If there was one thing I wasn’t expecting to come out of Bethesda this Summer, it was the announcement of a brand new Fallout game. Only three years after Fallout 4 and with little of a sniff of a new main Elder Scrolls game in the meantime.
After a long and “eventful” 24 hour lifestream from Bethesda themselves, the excited masses were treated to a teaser trailer for their brand new game; Fallout 76.
There isn’t much official information currently available, but word from naughty tipsters associated with the project have revealed that the game is an experimental new take on the series, heavily inspired by the survival genre. The most notable of which include Rust, DayZ and We Happy Few.
While the vast majority of Fallout fans, myself included, would have loved to get another story-heavy, single player adventure, maybe akin to Fallout New Vegas, it doesn’t seem like this is the case. Reports claim that Fallout 76 is being directed as primarily a multiplayer, game as a service, experience.
Being developed in cooperation between Bethesda proper and one of their smaller studios that was once behind their cancelled project; BattleCry.
Personally, I’m pretty disappointed by this news. The survival genre of video games never held much interest for me. They’re games in which acting like a tool and screwing over as many other players as possible with the optimal way to play. They’re games in which failure results in having to start from scratch, usually resulting in other players benefiting from your failure.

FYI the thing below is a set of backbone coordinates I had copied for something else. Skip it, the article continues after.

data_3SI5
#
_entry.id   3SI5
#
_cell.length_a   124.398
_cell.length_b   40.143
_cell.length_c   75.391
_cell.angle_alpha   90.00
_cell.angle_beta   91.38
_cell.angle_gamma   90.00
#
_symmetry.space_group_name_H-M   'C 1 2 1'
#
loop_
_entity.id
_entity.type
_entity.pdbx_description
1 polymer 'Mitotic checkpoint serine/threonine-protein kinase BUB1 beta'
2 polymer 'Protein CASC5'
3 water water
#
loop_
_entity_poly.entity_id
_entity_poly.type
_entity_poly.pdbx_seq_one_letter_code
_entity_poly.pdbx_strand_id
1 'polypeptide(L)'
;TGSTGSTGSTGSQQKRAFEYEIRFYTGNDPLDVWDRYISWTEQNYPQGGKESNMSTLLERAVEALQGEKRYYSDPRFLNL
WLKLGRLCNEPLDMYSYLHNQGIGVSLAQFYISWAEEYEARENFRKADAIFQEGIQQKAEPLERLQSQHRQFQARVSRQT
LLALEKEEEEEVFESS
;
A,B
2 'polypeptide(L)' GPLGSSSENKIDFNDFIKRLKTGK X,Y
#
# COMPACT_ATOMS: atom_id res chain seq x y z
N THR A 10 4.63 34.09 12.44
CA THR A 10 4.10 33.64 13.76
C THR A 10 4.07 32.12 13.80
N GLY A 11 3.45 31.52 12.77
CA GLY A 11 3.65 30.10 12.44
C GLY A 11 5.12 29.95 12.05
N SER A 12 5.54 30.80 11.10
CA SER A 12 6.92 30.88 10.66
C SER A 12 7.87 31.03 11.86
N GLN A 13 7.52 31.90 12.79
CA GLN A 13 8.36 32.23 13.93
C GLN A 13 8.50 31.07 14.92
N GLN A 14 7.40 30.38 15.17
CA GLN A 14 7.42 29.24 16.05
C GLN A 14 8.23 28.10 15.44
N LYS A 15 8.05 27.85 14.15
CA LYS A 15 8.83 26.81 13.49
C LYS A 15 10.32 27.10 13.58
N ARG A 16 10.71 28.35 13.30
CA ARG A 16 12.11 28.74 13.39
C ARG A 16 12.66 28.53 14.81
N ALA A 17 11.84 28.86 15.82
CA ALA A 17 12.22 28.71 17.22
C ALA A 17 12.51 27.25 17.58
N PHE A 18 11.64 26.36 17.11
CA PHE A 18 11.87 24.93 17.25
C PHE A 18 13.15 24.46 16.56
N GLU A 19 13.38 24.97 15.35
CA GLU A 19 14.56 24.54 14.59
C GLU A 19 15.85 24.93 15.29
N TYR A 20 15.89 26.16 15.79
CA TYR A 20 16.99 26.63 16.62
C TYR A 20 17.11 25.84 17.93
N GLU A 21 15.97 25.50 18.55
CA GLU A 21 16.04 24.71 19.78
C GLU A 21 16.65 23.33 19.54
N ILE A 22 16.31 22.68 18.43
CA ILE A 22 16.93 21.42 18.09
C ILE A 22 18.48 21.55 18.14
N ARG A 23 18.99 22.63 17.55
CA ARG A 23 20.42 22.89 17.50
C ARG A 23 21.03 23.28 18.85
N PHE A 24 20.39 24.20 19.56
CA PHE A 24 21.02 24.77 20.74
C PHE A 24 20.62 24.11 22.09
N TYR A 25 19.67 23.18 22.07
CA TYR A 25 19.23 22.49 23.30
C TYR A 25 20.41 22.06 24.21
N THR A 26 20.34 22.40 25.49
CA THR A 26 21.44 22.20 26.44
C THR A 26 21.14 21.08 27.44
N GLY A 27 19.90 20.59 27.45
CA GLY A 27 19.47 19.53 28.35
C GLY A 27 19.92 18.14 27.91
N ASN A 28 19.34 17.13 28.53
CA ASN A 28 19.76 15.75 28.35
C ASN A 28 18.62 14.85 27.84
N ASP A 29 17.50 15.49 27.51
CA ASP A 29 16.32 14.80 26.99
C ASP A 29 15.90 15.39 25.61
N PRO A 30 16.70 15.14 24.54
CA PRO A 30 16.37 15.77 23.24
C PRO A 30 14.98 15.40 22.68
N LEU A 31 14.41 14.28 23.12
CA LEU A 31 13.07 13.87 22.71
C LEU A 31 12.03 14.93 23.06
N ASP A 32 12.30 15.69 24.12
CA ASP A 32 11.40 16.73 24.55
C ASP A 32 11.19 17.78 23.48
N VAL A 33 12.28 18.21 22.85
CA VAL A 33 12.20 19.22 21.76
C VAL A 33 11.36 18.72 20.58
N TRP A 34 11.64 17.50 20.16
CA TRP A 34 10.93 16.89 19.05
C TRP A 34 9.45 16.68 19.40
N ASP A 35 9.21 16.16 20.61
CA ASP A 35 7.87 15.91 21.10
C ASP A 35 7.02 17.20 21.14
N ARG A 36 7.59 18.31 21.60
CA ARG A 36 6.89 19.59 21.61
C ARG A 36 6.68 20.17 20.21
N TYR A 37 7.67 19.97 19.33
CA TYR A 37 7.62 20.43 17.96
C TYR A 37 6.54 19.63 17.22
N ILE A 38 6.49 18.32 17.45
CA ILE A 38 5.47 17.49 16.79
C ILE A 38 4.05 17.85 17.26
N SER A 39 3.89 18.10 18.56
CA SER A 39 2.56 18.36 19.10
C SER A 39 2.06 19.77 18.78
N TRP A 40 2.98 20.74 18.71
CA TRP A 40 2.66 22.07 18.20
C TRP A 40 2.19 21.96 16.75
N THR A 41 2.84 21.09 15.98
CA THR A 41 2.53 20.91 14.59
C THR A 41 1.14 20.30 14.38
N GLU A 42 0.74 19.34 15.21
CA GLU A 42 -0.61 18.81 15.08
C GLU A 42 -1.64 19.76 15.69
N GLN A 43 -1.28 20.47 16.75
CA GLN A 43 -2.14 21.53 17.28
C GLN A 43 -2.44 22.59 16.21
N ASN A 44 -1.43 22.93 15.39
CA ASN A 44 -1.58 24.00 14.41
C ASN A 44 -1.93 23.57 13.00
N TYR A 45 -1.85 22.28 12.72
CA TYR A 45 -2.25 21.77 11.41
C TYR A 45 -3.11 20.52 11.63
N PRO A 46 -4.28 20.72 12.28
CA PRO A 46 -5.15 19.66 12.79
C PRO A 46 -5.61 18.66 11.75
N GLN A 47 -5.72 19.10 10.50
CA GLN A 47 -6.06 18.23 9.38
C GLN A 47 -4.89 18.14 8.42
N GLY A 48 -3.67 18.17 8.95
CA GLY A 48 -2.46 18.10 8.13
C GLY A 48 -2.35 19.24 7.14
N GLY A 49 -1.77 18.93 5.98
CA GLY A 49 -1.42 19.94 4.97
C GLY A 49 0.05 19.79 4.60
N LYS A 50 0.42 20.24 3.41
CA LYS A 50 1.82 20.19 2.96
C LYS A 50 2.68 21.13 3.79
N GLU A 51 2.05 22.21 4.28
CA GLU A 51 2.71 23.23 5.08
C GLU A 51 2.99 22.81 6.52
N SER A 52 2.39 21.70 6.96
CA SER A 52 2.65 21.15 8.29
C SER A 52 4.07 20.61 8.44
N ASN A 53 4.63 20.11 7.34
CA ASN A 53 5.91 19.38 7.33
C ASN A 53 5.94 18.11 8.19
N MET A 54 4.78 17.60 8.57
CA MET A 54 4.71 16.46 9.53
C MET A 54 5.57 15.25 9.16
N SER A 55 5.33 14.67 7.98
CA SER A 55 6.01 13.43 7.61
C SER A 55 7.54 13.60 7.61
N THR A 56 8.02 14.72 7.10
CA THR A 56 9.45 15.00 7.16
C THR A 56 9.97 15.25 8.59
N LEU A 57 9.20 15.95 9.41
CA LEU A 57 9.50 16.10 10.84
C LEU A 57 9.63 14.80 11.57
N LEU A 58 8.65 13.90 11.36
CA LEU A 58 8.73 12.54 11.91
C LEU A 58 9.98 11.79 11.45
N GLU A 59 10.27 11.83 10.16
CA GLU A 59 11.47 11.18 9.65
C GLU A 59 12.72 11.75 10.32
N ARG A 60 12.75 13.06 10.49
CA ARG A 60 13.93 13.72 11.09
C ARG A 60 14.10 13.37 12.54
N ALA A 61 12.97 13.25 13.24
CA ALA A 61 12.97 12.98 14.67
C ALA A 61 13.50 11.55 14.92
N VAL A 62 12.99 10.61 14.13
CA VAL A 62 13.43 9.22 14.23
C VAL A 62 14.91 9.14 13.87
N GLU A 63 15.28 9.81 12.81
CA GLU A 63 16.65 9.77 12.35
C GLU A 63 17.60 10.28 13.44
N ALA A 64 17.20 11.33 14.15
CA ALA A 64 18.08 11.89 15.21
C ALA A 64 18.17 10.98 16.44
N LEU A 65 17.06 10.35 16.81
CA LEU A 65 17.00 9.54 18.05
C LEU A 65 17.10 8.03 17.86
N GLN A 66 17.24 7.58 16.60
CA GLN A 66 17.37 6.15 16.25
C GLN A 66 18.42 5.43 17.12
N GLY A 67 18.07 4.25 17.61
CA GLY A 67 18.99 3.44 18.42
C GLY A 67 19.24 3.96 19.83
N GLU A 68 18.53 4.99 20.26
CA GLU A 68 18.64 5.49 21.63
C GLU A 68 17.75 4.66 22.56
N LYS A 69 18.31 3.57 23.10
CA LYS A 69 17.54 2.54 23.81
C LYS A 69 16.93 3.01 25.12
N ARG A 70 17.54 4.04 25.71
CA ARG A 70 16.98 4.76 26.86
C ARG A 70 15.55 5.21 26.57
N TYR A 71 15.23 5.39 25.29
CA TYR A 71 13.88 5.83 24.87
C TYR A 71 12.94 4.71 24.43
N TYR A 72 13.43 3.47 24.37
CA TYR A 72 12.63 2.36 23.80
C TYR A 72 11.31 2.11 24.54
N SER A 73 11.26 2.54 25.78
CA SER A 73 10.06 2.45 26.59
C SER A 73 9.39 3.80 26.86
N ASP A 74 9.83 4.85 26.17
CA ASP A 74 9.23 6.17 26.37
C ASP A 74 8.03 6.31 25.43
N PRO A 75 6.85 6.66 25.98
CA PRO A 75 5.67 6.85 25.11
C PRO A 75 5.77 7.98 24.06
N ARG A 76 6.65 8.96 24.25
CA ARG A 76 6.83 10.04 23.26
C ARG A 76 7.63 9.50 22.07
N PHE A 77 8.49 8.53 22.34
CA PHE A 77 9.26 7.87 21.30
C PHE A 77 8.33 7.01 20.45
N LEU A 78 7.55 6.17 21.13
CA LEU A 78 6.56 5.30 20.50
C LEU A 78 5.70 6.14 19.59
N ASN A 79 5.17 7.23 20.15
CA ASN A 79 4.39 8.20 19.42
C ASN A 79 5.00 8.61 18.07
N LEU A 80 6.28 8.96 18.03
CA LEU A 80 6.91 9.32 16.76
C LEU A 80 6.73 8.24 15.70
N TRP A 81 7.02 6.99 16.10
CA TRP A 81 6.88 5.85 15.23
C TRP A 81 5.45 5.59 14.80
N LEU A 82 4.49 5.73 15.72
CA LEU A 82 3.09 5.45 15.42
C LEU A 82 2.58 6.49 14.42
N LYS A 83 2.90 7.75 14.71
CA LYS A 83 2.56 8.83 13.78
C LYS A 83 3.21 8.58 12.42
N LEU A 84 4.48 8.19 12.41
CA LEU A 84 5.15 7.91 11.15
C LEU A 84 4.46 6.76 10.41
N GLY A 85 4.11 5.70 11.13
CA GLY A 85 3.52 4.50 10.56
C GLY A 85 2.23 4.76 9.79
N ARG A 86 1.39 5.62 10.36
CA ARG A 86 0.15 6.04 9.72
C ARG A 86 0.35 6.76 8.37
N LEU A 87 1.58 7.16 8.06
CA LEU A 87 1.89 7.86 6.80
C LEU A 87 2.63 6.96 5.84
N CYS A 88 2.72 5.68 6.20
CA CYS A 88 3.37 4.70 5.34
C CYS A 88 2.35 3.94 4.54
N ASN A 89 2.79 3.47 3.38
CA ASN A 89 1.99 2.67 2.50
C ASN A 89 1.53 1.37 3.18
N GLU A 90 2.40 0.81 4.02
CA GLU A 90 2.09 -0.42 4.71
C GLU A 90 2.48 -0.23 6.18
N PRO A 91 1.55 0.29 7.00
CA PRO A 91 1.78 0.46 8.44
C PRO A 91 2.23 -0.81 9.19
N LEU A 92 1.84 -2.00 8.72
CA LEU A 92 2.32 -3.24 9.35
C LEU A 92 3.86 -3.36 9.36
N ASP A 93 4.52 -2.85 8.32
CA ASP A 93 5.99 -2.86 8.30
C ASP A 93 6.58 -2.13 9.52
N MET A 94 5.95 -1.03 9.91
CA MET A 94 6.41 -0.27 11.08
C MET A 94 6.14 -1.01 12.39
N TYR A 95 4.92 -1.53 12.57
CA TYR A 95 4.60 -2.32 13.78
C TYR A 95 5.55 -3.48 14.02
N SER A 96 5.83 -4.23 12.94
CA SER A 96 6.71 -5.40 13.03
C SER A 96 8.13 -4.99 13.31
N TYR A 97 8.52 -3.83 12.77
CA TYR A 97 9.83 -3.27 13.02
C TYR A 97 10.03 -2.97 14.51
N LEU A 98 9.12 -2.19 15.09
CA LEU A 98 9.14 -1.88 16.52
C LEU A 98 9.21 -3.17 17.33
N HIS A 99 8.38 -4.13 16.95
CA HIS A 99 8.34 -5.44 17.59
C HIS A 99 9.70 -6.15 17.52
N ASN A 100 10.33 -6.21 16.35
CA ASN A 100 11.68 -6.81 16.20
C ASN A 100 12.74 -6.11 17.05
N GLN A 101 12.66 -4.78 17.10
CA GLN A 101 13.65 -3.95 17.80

I will admit that the Fallout series does seem like the perfect fit for the genre, It’s just not something I place any value in. I place my value in Bethesda’s single player, sweeping story driven games. Games in which I can unravel a wide open world or rip and tear my way through enemies while feeling like a badass. In an online survival game, only a very select few can feel thing way, while everyone else scrounges to rub two sticks together.
I think Bethesda could make this work. Elder Scrolls Online has a substantial player base and gets continued support to this day. I’d imagine that, with their pedigree and willingness to take the kind of risks that this very game represents, I can foresee Fallout 76 becoming a huge success in time. It’s just not for me, and sadly, I feel like the demographic of existing Fallout fans will feel the same way.
I don’t begrudge them for doing something different with their property, hell I should praise them for being willing to take a risk. I’ll just try to keep as open a mind as possible going into E3 when we learn more about it. You never know, this might turn out to be a Battle Royal game.